In his case, Hoult has returned to the realm of the goggle box, where he first forged his career in the early noughties as a young boy.
Besides The Great, Hoult is also starring in Crossing Swords, yet another historical period TV series, and Watership Down, which pays more attention to details than the 1978 animated movie could as a mini-series. It’s about a colony of rabbits defending their new home. Yes, you read that right. Rabbits.
Once again, not entirely new territory for Hoult who’s most famously recognised as the mutant creature Beast in the X-Men film franchise. Hoult will be donning his blue make-up once again in the middle of the year, when he reprises his role for the fifth time in Dark Phoenix.
Hoult doesn’t have to worry about being typecast but he revealed that, for a period of time, he grew jaded with acting. As with any other job, the prospect of burnout is very real for actors, especially if you worked as hard as Hoult did. Fifty-three acting credits across film and television in a span of two decades. That’s quite a lot.
“That’s why I try to do different characters and different genres of films. I try to never do the same thing again,” Hoult says.
He pauses. “I love acting. I love being on set… the entire process. But there are moments when I’m not necessarily feeling it. That’s when you have to step back and tell yourself, ‘Ok, remember how lucky you are.’”
The actor also has the good fortune of not being plagued with the level of debilitating fame that has scarred some child actors. Think Macaulay Culkin and Lindsay Lohan, who both descended into a spiral of drug and alcohol abuse after enjoying early success in their careers.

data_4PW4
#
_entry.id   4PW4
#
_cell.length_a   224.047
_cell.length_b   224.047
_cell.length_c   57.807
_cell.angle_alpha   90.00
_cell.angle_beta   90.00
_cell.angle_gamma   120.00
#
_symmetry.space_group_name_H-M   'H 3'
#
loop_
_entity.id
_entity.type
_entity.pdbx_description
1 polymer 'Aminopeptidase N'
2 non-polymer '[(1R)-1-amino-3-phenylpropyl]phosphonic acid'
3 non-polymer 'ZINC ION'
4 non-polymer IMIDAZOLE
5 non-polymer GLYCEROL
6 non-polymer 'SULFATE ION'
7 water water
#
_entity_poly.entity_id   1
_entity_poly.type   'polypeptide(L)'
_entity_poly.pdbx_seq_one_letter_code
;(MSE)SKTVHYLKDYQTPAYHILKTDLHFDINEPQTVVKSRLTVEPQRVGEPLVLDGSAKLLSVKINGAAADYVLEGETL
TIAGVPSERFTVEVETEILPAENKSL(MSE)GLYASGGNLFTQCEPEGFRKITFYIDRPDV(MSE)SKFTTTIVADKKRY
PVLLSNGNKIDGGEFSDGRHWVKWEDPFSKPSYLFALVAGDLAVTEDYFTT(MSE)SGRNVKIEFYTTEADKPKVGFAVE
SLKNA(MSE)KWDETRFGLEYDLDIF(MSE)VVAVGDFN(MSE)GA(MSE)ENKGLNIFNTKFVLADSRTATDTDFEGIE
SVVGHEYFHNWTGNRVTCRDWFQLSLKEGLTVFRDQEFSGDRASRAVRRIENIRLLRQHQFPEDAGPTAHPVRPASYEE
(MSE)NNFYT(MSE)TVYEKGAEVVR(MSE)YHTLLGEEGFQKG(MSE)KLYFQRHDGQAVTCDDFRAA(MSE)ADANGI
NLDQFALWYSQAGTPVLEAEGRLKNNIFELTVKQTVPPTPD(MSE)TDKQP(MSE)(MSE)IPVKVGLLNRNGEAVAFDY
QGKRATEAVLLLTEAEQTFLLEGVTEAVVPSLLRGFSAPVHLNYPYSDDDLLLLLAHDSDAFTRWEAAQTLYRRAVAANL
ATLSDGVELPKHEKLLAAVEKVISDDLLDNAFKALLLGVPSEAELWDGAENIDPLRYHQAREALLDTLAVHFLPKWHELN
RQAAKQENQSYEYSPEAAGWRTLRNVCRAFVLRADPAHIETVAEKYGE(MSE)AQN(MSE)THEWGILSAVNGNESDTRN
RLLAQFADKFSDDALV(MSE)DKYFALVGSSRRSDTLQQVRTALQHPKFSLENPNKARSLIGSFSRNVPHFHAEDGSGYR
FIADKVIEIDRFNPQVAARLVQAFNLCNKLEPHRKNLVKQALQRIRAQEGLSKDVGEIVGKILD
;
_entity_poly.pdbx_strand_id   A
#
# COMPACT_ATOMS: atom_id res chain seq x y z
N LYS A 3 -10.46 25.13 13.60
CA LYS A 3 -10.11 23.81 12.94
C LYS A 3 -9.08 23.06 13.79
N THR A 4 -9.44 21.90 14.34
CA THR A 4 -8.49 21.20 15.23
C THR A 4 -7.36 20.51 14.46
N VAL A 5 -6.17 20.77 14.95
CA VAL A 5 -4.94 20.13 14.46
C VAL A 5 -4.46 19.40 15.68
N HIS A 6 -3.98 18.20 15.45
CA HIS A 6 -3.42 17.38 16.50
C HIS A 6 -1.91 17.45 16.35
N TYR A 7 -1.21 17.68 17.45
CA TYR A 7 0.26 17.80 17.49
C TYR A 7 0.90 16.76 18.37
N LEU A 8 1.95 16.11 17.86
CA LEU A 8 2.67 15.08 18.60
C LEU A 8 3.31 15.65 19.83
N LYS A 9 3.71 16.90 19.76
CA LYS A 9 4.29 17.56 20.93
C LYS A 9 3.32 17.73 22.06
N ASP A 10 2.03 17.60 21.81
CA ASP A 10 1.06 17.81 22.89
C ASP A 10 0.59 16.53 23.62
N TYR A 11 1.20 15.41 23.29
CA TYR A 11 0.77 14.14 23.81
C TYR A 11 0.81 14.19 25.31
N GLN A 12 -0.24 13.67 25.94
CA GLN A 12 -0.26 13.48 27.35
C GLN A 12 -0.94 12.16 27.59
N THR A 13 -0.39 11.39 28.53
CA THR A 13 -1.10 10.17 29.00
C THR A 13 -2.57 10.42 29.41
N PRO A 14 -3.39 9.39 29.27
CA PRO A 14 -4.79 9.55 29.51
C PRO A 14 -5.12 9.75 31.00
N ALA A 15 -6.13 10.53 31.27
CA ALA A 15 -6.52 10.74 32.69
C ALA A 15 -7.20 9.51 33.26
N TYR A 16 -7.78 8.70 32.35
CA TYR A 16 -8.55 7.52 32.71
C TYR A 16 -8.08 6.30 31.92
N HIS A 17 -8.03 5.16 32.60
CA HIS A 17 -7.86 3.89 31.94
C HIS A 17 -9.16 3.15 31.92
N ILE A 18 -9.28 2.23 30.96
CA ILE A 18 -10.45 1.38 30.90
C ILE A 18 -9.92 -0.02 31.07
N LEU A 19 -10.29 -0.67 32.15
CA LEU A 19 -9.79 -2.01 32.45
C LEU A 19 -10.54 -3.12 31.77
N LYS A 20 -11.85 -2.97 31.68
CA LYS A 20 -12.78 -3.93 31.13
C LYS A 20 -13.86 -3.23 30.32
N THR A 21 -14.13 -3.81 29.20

“I have a fairly manageable level of fame. But grappling with fame is something I had to learn. Someone once told me that you have to learn to be famous and that’s true,” says Hoult. “It feels unsettling to be walking out and about, and have people look at you with a formed impression even before they get to know you. It’s a bit like being an animal in a zoo.”
The Concept of Masculinity
Hoult credits his childhood for keeping him grounded. He grew up around women – his mother and sisters. His father was a pilot who was away from home much of the time while his older brother left home when he was young.
“When I look back at my childhood, I feel lucky. You don’t typically know of it when you’re a kid but then when you become a parent, you suddenly realise all the sacrifice, time and energy your parents put in for you,” says Hoult.
“I grew up in a feminine environment. I took dance classes, etc. but I never considered them as feminine activities. I was just a kid growing up and doing things that I liked. So, I’m creating an environment where my child can also feel happy and safe.”
The concept of masculinity intrigues Hoult, especially today when the idea of the modern man is constantly in flux. Hoult raised money for a charity last year called CALM, which raises the alarm about male suicide and offers support to men who feel they’ve reached the end of the rope.
“The old idea of masculinity is that you’re supposed to be strong, silent and stoic, but there’s this lovely transition now where men can talk about their feelings,” says Hoult.
“I don’t think masculinity has to be a certain thing. It can be whatever it wants to be.” In some ways, it’s similar to Hoult’s approach to acting, a chameleonic process where Hoult is game to try on any role without being encumbered by expectations. You could say Hoult is the kind of actor Hollywood needs right now.
Photos Rachell Smith assisted by Cam Smith and Charlie Walker retouched by Love Retouch
Styling Steven Doan Grooming Charley McEwen / Frank Agency using Tom Ford and Living Proof